My FIRE colleague (and Tufts University alumna) Alison Meyer blogged yesterday about a fast-developing controversy at Tufts, where the men’s crew team has been punished for a rather tame double entendre printed on a T-shirt for Spring Fling (below). All involved rowers have been barred from rowing in this weekend’s New England Championships, and two senior captains have been removed from their positions.
The "cox" in question is, of course, a reference to the crew team’s coxswain. Nonetheless, the T-shirt was reported to Tufts under the university’s bias incident policy, which allows complaints to be submitted anonymously, and a Tufts dean allegedly criticized the T-shirt as promoting aggression and rape. According to a confidential source (not a member of the team), the lower-level coaches were commanded by Director of Rowing Gary Caldwell to choose a punishment, which Caldwell and the dean’s office would then approve.
News of the punishment first leaked yesterday on the Barstool Sports website, whose account was consistent with a case submission FIRE had received earlier. FIRE took the case public shortly after, and sent Tufts University President Anthony P. Monaco a letter stating our serious concerns. As we told Tufts:
Although Tufts is a private university, it promises its students that Tufts "is committed to free and open discussion of ideas and opinions." While the sentiment on the shirt was undoubtedly meant as humor, humorous sentiments (even when seemingly crass or offensive) are not excepted from constitutional protection in the United States. (See generally Hustler Magazine, Inc. v. Falwell, 485 U.S. 46 (1988); FCC v. Pacifica Foundation, 438 U.S. 726 (1978)).
The principle of freedom of speech does not exist to protect only non-controversial speech; indeed, it exists precisely to protect speech that some members of a community may find controversial or "offensive." The Supreme Court stated in Texas v. Johnson, 491 U.S. 397, 414 (1989) that "[i]f there is a bedrock principle underlying the First Amendment, it is that the government may not prohibit the expression of an idea simply because society finds the idea itself offensive or disagreeable." Similarly, the Court wrote in Papish v. Board of Curators of the University of Missouri, 410 U.S. 667, 670 (1973) that "the mere dissemination of ideas-no matter how offensive to good taste-on a state university campus may not be shut off in the name alone of ‘conventions of decency.’" Free speech principles do not permit the censorship or punishment of the crew team’s T-shirts.
Furthermore, it is beyond belief that a reasonable person would see the T-shirt as "promot[ing] aggression and rape." Nevertheless, even if many people interpreted the T-shirt in this way and furthermore agreed that a crew boat silhouette is "phallic," these interpretations simply do not justify censorship or punishment.
Today, the crew team’s punishment is being reported by The Tufts Daily (see also the blog In the ‘CAC), which reveals several developments. Notably, the Daily reports that Tufts Dean of Student Affairs Bruce Reitman has denied any Tufts administrative involvement in the punishment of the crew team, that the decision was handled internally by the team’s coaches, and that the student standing of those involved will not be affected. For many reasons, this is an unsatisfactory response. It doesn’t preclude, for one, reports that the crew team director handed out the punishments merely to preempt a coming storm from the Tufts student affairs office. In other words, Reitman’s contention that this issue wasn’t a university matter leaves open the likely possibility that Tufts responded to the T-shirts by going to Caldwell and saying, "Take care of this, or we will." If there is any truth to what we have learned so far, the Tufts administration has seriously violated the university’s free speech obligations.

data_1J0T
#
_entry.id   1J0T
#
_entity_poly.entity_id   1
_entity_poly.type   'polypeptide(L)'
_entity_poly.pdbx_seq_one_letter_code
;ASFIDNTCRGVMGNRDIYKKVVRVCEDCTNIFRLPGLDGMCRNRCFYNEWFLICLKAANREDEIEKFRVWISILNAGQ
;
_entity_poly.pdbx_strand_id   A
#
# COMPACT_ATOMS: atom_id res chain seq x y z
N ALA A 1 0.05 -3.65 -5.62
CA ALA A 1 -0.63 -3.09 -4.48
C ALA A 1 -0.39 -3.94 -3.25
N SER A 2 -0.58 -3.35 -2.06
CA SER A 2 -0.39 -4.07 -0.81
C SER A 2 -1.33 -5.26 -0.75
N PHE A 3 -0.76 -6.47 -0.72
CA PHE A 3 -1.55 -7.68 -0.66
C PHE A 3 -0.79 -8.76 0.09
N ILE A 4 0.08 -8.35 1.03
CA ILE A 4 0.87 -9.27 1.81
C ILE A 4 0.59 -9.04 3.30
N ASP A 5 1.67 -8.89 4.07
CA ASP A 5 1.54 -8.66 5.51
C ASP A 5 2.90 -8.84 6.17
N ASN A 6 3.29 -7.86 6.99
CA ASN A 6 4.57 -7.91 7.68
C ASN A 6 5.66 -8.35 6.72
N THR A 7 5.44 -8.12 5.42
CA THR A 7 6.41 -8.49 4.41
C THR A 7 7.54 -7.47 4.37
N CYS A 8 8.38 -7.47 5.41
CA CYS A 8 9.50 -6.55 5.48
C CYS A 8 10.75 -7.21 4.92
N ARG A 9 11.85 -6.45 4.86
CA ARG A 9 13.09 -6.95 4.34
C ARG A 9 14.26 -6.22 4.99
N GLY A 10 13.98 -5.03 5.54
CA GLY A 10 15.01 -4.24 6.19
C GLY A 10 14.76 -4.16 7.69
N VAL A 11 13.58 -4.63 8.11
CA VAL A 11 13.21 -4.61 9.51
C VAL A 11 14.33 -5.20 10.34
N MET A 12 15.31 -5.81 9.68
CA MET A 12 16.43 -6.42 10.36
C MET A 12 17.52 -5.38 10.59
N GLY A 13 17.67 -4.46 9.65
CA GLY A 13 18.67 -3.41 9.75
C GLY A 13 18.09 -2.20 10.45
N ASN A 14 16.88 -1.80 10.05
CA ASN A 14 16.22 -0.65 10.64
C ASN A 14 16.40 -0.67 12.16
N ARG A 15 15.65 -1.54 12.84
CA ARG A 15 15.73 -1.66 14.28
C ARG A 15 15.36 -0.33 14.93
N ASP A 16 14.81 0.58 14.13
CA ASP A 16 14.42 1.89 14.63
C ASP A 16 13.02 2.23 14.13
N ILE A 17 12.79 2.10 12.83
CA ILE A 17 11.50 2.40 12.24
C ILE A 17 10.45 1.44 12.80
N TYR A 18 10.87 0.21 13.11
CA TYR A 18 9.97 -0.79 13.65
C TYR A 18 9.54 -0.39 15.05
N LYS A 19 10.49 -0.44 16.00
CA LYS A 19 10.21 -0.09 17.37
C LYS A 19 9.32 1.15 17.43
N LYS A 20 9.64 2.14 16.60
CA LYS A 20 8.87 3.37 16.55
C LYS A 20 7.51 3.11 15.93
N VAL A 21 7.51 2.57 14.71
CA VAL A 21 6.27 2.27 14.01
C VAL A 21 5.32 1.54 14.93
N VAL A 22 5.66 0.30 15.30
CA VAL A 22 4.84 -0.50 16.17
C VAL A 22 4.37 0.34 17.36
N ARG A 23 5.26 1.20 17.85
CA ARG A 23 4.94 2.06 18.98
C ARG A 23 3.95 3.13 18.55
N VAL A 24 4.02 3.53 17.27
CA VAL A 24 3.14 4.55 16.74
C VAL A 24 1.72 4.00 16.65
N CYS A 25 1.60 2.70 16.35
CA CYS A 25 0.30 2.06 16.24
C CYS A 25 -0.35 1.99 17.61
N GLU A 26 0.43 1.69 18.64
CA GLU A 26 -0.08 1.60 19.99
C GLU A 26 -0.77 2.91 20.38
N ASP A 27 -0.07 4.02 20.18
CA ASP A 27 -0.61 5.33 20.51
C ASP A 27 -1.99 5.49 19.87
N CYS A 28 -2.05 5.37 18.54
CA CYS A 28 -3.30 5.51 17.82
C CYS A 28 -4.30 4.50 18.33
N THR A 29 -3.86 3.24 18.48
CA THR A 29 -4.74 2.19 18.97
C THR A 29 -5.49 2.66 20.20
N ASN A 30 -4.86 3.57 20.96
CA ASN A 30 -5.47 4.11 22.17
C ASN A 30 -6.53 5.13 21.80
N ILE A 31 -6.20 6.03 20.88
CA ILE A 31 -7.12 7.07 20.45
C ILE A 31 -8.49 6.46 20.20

This also leaves the matter of the bias incident report itself, and The Tufts Daily‘s investigations have confirmed that, indeed, one was submitted:
POST UPDATED THURSDAY AT 11:28 AM: According to several people who heard or saw the text of the bias incident report that was filed, and wished to remain anonymous, the report stated that the shirts were offensive toward women and promoted a culture of rape and sexual aggression.
The Daily continues to investigate, as do we, any possible administrative role in the team’s punishment.
Tufts University has a lot of answering to do to the community. If the comments on the Daily‘s piece are any indication, the response by Tufts students so far has been just about universally against the censorship; a "We Support Free Speech at Tufts" Facebook page was quick to spring up when the news hit. Indeed, what the administration may have interpreted as a diplomatic, peacemaking gesture is now embarrassing the university and being shown for what it is: a heavy-handed smothering of free speech by a university gripped by fear over what may ensue when anything offends anyone. Maybe Tufts students are finally understanding why we’ve consistently rated Tufts as one of the nation’s worst universities for free speech, and are finally getting fed up.
We’ll have more as we receive more on the debacle at Tufts.